My wife likes to write checks to charities and now our mail is about 80%
by weight mailings from charities looking for a buck. I guess once you
give to one, they hang you out there like a piece of meat for the other
I've gotten to the point where I pre-screen the mail on the way back to
the house from the mailbox, winnowing out the obvious scams (per
www.charitynavigator.com) before she sees them.
Anything to do with veterans (especially disabled...) or cops seems to
have an extremely high probability of being a scam.
"American Federation of Police & Concerned Citizens", "Coalition to
Salute America's Heroes", "Paralyzed Veterans of America"... sheesh!
Give me a break!!! Seems like there is a cottage industry that
consists of thinking up charitable organization titles that appeal to
good-hearted people who could never imagine what bottom feeders are out
Consequently I am acquiring a somewhat jaundiced view of the charity
industry and my own preference is to select a few four-star-rated
organizations from CharityNavigator and stick with them - canceling, of
course, my support after the second telephone solicitor's call.
Goodwill not only has training programs, they also have a free medical
equipment loaning service. If you or a family member need assistance
equipment - anything from a wheelchair to a bath bench to a cane - for
a short period of time, you can check out the equipment you need for
up to several months of use. It's a lifesaver for people who can't
afford to buy gear they'll only need while recovering, and it's very
convenient for those who can afford to buy, but don't want to get
stuck storing gear after they no longer need it.
A good time to retell my story about finding an electric wheelchair in
the trash. I called a guy I know who had a medical equipment
store, and he came over and said in the condition I found it, it was
worth 1000 dollars. (The most expensive thing I ever found) He had me
call the MS or MD people, and they sent some guys from another medical
equipment store to pick it up. They said they store it for a little
while until the MS or MD society has someone who needs it.
When I found it, it was impossible to push, but the battery was still
charged. It was really hard to walk behind or beside as I had it push
itself, so I had to ride it back to my house, about 300 feet away.
I'm pretty sure I sort of knew the guy whose chair it was. Well, that
is, he'd sit in the sun on nice days, and I'd wave as I drove by.
(Sometimes there was another guy in a wheelchair there too). After I
found the chair, I reaized he was never there anymore The people at
the apartment building just put his chair next to their dumpsters, never
thought about donating it somewhere, it seems. (Also the device that
he used to sit himself up in bed. I gave that to the same place. )
I look at the caller ID and don't answer a call from a charity
(especially excessively generic ones like "clothing pickup"). They
usually act as if my money and other stuff is really theirs and I have
some obligation to send it to them. I respond to mail IF I decide to give.
BTW, once I got a strange call where someone thanked me for a donation,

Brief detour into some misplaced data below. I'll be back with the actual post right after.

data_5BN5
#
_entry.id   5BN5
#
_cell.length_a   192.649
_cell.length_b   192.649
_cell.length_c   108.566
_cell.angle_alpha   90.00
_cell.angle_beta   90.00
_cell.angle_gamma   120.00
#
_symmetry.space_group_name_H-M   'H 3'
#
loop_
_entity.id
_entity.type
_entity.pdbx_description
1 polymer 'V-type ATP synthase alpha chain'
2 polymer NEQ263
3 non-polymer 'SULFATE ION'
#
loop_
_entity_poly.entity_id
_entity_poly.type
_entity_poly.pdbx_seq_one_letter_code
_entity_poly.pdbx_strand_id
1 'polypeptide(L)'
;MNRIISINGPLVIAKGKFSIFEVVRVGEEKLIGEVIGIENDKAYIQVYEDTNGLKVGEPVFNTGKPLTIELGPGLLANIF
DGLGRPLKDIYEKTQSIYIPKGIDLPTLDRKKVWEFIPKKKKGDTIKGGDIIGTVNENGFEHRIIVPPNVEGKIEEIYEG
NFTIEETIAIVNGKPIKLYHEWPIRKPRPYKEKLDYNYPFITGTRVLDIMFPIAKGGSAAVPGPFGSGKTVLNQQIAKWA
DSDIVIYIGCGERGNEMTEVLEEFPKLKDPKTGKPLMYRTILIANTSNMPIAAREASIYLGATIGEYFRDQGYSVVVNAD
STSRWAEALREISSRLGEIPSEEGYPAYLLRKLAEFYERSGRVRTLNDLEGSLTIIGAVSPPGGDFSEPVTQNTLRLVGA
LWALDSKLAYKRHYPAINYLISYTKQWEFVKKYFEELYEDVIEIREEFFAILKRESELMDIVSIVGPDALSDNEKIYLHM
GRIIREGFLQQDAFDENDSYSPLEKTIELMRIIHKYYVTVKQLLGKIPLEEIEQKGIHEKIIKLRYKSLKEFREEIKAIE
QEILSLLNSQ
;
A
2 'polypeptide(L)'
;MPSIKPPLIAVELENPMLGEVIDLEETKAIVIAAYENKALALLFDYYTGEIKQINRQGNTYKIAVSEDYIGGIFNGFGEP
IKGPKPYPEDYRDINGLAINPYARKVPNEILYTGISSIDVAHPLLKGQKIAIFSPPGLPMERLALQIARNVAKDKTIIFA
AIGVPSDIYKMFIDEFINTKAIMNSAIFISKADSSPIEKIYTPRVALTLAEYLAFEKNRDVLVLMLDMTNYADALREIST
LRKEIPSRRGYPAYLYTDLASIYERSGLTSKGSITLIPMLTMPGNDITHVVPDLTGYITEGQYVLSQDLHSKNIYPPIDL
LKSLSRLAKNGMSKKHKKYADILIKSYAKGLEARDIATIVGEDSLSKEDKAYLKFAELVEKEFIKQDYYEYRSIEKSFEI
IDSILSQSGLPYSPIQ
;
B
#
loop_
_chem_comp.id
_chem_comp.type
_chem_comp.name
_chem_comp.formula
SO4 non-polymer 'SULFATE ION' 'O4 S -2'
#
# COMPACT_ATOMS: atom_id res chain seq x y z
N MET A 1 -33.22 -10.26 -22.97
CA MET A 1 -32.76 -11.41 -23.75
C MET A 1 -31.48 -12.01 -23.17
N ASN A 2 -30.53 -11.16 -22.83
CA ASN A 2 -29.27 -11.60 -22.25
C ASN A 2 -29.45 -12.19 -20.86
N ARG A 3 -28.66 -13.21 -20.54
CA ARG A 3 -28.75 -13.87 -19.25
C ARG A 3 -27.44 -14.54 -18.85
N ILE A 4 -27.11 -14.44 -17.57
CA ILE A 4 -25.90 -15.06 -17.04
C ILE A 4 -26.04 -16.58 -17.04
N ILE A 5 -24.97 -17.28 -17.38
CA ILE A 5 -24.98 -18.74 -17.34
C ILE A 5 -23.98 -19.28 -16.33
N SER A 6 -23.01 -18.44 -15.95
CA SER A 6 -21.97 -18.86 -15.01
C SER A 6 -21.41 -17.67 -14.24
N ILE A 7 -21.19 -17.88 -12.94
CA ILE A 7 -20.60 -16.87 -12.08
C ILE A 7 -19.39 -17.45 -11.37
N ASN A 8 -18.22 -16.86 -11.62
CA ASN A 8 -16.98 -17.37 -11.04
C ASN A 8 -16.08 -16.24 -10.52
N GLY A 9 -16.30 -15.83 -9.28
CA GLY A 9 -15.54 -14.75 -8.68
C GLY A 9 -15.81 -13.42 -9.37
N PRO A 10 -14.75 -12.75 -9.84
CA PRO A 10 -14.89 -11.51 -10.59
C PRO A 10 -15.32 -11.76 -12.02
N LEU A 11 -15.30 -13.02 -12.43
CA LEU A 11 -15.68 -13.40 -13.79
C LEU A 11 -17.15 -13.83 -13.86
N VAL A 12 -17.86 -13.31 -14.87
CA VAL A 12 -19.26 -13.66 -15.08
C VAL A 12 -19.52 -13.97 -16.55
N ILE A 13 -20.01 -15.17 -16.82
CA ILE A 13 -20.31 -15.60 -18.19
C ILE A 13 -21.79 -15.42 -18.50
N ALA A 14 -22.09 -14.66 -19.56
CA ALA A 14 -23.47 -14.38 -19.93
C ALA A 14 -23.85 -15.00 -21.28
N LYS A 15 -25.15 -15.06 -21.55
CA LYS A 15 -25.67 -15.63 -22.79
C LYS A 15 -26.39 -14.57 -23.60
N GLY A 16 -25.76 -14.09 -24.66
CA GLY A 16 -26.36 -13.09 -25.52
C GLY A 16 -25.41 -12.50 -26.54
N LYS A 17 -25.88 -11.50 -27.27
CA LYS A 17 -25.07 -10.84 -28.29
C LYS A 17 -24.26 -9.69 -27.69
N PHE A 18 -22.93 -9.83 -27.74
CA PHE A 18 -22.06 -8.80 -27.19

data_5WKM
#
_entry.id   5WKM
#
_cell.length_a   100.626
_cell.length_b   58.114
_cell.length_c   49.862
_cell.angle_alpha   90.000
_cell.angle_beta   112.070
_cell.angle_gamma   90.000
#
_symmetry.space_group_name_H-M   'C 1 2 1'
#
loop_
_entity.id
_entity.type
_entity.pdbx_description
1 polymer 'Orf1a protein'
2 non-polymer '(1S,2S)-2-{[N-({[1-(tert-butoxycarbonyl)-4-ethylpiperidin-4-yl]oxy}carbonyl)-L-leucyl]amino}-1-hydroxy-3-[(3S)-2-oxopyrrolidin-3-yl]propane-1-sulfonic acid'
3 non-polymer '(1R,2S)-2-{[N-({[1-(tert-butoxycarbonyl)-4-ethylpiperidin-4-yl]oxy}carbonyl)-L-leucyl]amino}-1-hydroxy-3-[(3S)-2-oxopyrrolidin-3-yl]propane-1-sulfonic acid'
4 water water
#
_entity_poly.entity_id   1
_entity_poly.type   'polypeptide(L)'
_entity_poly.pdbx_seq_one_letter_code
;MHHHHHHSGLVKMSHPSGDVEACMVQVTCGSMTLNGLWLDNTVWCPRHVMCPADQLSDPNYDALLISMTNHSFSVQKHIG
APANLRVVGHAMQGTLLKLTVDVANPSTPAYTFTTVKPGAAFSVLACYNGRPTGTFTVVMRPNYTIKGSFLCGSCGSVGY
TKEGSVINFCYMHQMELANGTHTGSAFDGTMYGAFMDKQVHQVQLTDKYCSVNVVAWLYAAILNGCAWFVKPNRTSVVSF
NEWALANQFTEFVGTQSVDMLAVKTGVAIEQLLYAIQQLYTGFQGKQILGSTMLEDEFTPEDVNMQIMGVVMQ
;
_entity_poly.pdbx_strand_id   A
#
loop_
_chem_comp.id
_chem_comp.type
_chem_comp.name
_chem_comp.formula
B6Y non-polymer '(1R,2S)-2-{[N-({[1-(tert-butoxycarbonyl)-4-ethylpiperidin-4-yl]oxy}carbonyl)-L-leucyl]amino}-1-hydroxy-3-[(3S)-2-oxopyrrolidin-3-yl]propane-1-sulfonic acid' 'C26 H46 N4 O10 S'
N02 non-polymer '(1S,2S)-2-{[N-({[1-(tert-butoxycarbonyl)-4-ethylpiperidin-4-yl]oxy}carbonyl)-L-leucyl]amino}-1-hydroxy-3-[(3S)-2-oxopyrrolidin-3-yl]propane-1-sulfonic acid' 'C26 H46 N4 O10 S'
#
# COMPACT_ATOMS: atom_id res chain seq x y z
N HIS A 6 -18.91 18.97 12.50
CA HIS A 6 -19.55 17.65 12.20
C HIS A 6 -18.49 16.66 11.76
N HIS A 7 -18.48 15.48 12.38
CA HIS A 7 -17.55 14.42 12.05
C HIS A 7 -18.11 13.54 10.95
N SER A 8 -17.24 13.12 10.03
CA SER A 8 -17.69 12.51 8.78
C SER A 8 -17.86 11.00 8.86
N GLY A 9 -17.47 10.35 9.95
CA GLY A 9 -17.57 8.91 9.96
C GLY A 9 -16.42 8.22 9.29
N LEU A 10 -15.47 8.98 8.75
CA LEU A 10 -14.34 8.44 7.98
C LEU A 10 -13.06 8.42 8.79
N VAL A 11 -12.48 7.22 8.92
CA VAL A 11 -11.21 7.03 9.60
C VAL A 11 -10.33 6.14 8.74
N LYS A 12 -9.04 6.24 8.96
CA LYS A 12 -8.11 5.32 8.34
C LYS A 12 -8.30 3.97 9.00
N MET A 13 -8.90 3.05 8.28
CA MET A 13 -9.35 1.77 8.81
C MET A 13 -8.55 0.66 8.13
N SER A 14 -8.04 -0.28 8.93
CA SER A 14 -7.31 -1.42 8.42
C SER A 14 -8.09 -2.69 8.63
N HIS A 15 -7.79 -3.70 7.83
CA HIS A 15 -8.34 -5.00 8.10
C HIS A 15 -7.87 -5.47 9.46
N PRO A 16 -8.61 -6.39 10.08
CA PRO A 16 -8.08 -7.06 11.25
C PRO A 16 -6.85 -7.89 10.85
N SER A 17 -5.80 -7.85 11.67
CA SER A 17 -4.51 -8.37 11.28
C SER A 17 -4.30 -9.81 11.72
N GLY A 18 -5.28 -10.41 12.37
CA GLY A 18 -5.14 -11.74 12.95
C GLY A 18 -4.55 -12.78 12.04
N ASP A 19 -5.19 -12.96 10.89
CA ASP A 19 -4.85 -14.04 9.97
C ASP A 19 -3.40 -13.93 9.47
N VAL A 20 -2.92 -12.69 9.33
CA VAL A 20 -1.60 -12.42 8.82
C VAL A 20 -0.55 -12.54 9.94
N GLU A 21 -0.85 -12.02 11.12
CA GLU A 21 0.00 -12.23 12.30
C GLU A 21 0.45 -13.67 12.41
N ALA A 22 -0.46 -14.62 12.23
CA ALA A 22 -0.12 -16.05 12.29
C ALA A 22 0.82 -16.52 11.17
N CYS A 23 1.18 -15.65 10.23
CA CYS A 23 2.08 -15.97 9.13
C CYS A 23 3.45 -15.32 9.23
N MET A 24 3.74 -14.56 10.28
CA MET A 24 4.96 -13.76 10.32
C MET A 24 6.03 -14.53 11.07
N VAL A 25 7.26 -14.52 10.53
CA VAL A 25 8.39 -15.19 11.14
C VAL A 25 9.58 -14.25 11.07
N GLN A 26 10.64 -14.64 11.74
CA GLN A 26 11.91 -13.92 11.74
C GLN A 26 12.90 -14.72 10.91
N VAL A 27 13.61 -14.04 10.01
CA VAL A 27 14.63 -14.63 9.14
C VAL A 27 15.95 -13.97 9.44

without trying to extract more. Just once.
Yes, I've heard of them. I wish I'd paid more attention to the names,
but it wasn't Purple Heart.
The fact that their reaction was almost word for word the same when I
asked them not to call me again has convinced me it was one company, and
it had a to be a profit-making company.
I also got a third call in 3 days trying to sell me alternative
Do you have caller ID? If not, it sounds like it would it
would pay for itself in no time.
I have it and if I don't recognize the number, I don't
answer. It's MY phone and I CHOOSE when to answer it.
Also, if your carrier supports it try
https://www.nomorobo.com /, works like a champ
There is an industry of professional fundraisers. They go to a
legitimate charity and promise to increase their contribution income,
for a commission. The charity will probably agree as they will gain a
little from this arrangement. The professional fundraiser takes
control, but everything the public gets is from the charity (even though
it is prepared by the fundraiser). The fundraiser probably doesn't have
a lot of ways to solicit donations, so pretty soon the solicitations
from many charities start resembling each other. I guess this is
legitimate, but to me there is a smell about it.
Threads like this always draw a lot of misinformation.
There are a lot of charities out there, and the vast majority of them
are worthy. I know this because we make a lot of contributions, and
before I make a contribution, I vet the charity. It is easy to do,
because almost all of them have to provide information to the IRS, and
there are organizations (http://www.charitynavigator.org/ is one) that
check the information and you can get a good picture of those charities
The Salvation Army does not file the forms, because they consider
themselves a religious organization, free of government rules. Every
person I know and consider informed on this subject praises the
Salvation Army and believes they use their funds wisely. If their
endowment is now a billion dollars, they must be using it, because they
received a single gift of $1.5 billion a few years ago. I have no
problem with them taking some time to plan how to use such a gift. And
that is not the only large gift they have received from informed donors.
So the donor community is happy with what the Salvation Army does.
And I have no problem with the head of the Red Cross receiving a large
salary, because they are running a huge organization and doing a good
job. The head of my electrical utility, which is a much smaller
organization, gets a salary that far exceeds that at the Red Cross (try
ten or twelve million dollars).
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